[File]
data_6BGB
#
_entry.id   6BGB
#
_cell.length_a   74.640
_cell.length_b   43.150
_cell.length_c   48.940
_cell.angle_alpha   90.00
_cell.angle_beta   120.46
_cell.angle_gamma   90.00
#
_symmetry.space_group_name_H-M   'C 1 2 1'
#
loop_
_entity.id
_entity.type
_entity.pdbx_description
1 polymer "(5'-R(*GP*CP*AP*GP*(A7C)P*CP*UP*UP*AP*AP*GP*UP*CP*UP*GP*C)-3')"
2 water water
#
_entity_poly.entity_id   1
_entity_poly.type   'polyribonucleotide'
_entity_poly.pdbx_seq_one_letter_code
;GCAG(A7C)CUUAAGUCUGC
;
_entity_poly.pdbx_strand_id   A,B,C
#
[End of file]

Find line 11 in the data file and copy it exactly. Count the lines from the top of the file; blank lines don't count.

#